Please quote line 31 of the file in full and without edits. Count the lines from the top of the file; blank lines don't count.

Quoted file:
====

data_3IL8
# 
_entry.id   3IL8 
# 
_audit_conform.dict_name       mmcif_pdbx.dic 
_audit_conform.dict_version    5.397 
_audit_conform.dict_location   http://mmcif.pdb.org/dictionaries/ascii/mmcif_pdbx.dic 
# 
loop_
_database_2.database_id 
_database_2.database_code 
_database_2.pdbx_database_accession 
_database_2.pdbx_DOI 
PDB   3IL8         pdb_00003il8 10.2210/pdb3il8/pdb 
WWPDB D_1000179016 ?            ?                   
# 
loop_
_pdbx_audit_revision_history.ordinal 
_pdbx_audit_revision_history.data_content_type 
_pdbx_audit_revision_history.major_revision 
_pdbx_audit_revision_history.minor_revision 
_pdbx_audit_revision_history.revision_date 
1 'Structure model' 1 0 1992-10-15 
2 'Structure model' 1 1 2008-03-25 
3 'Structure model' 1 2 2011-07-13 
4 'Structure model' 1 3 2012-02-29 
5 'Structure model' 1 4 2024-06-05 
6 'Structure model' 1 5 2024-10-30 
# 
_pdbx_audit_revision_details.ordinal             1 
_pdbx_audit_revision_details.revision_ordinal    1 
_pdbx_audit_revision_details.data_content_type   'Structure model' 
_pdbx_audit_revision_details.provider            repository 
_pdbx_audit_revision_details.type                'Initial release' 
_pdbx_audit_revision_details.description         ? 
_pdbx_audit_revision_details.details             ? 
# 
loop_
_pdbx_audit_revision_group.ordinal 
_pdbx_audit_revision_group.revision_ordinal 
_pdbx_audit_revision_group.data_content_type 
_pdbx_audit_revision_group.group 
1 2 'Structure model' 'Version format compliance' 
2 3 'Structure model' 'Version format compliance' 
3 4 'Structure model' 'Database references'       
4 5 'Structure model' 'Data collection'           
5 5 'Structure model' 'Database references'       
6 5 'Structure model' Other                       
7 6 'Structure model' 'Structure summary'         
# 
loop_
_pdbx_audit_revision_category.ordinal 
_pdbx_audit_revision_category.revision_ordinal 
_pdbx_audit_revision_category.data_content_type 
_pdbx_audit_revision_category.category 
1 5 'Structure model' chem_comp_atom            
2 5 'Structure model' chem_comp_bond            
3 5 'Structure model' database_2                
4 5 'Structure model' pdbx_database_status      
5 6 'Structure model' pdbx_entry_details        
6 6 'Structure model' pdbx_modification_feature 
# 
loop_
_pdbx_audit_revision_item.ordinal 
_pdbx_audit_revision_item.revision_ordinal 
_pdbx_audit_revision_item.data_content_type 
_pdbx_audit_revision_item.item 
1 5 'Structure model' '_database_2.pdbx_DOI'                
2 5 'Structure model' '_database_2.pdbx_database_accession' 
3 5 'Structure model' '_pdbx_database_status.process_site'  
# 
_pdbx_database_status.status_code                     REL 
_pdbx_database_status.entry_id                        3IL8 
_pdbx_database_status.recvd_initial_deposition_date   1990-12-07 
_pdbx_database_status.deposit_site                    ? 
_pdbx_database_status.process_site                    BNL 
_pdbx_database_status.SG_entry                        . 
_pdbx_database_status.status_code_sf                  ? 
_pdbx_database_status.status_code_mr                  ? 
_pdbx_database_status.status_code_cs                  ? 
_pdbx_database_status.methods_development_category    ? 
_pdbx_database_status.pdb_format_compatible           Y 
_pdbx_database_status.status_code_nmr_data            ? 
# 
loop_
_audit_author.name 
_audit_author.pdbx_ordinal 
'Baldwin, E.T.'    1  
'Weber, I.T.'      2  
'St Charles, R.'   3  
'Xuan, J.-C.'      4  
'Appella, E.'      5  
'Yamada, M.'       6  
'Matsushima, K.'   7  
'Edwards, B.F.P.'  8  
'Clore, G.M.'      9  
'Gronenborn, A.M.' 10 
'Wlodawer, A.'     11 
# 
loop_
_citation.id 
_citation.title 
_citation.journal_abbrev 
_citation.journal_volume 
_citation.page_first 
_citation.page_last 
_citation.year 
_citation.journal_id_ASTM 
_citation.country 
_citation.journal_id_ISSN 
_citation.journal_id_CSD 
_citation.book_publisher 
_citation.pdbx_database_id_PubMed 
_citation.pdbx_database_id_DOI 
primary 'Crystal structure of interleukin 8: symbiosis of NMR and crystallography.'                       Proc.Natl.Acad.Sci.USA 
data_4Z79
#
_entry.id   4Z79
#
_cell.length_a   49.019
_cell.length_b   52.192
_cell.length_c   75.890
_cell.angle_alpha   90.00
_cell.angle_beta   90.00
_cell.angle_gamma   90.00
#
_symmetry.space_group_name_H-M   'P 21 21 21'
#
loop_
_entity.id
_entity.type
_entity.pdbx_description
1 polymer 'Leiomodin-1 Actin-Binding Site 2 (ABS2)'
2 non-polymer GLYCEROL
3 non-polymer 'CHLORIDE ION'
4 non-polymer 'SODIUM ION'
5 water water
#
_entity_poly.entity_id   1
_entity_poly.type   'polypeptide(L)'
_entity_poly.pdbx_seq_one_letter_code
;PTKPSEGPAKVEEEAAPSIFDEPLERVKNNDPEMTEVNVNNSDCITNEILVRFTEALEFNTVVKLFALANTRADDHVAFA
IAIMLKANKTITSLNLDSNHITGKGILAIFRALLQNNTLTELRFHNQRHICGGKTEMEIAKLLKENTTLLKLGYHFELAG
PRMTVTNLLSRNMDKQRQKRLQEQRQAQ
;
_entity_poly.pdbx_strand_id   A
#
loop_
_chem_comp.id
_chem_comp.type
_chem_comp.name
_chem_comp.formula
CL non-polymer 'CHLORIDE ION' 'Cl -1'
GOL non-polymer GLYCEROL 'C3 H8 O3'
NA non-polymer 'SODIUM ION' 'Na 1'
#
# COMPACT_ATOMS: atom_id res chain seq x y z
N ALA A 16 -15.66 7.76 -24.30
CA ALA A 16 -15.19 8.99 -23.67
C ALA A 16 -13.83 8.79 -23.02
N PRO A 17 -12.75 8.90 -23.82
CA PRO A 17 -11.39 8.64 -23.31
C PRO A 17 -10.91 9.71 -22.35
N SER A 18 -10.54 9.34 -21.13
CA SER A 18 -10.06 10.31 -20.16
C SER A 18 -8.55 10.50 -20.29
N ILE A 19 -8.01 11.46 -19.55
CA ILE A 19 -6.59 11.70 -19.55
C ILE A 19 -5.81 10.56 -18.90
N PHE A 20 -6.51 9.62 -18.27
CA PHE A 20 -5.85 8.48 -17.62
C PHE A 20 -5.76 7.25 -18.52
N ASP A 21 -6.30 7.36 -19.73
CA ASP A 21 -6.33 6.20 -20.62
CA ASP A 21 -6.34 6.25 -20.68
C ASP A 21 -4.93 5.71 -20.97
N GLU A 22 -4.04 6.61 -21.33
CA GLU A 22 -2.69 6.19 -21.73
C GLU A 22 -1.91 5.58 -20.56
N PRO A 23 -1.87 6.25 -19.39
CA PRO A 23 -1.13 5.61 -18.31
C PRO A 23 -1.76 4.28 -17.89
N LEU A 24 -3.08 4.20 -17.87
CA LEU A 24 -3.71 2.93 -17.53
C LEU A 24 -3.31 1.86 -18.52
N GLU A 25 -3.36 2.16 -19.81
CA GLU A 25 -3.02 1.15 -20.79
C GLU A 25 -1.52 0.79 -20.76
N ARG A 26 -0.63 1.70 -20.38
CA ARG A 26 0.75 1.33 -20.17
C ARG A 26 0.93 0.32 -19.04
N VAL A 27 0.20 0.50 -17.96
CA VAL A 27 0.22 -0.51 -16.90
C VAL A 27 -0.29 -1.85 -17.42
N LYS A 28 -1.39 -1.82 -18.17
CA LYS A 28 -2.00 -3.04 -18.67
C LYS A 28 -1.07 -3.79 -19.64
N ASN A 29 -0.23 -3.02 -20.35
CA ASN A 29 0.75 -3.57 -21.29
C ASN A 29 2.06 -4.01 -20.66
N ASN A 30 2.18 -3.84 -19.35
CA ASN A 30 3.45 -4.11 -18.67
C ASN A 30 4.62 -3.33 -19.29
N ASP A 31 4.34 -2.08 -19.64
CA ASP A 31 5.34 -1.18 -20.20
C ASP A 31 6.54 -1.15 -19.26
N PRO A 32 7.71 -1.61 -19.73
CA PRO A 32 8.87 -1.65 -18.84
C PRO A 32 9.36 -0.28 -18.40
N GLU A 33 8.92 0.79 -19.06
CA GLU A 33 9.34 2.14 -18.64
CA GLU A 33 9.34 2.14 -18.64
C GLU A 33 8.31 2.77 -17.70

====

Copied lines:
_pdbx_audit_revision_details.revision_ordinal    1 